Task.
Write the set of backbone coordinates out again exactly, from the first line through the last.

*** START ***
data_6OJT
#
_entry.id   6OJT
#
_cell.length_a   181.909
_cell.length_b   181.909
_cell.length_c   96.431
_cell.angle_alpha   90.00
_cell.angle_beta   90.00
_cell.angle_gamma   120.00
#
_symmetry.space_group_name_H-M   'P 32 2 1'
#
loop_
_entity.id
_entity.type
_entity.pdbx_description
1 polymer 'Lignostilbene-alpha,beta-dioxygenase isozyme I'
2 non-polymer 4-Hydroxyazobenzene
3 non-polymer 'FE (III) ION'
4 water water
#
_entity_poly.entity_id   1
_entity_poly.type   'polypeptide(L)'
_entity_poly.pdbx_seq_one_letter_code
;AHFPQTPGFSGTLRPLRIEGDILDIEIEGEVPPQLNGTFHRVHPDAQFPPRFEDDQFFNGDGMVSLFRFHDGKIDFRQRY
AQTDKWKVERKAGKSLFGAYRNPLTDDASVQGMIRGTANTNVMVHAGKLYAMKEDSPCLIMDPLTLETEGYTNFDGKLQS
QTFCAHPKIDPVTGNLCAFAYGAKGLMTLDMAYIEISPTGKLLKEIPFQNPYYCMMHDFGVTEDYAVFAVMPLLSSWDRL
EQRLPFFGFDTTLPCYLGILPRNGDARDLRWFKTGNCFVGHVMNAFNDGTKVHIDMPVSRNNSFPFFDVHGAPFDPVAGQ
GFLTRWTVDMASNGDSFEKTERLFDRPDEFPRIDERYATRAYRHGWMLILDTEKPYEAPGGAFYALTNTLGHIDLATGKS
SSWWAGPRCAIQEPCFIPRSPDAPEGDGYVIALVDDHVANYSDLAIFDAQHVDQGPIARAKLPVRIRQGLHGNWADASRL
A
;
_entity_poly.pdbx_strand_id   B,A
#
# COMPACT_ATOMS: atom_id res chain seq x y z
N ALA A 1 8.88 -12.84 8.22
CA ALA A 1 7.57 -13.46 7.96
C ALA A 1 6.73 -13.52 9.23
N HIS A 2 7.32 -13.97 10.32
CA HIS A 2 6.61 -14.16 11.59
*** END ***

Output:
data_6OJT
#
_entry.id   6OJT
#
_cell.length_a   181.909
_cell.length_b   181.909
_cell.length_c   96.431
_cell.angle_alpha   90.00
_cell.angle_beta   90.00
_cell.angle_gamma   120.00
#
_symmetry.space_group_name_H-M   'P 32 2 1'
#
loop_
_entity.id
_entity.type
_entity.pdbx_description
1 polymer 'Lignostilbene-alpha,beta-dioxygenase isozyme I'
2 non-polymer 4-Hydroxyazobenzene
3 non-polymer 'FE (III) ION'
4 water water
#
_entity_poly.entity_id   1
_entity_poly.type   'polypeptide(L)'
_entity_poly.pdbx_seq_one_letter_code
;AHFPQTPGFSGTLRPLRIEGDILDIEIEGEVPPQLNGTFHRVHPDAQFPPRFEDDQFFNGDGMVSLFRFHDGKIDFRQRY
AQTDKWKVERKAGKSLFGAYRNPLTDDASVQGMIRGTANTNVMVHAGKLYAMKEDSPCLIMDPLTLETEGYTNFDGKLQS
QTFCAHPKIDPVTGNLCAFAYGAKGLMTLDMAYIEISPTGKLLKEIPFQNPYYCMMHDFGVTEDYAVFAVMPLLSSWDRL
EQRLPFFGFDTTLPCYLGILPRNGDARDLRWFKTGNCFVGHVMNAFNDGTKVHIDMPVSRNNSFPFFDVHGAPFDPVAGQ
GFLTRWTVDMASNGDSFEKTERLFDRPDEFPRIDERYATRAYRHGWMLILDTEKPYEAPGGAFYALTNTLGHIDLATGKS
SSWWAGPRCAIQEPCFIPRSPDAPEGDGYVIALVDDHVANYSDLAIFDAQHVDQGPIARAKLPVRIRQGLHGNWADASRL
A
;
_entity_poly.pdbx_strand_id   B,A
#
# COMPACT_ATOMS: atom_id res chain seq x y z
N ALA A 1 8.88 -12.84 8.22
CA ALA A 1 7.57 -13.46 7.96
C ALA A 1 6.73 -13.52 9.23
N HIS A 2 7.32 -13.97 10.32
CA HIS A 2 6.61 -14.16 11.59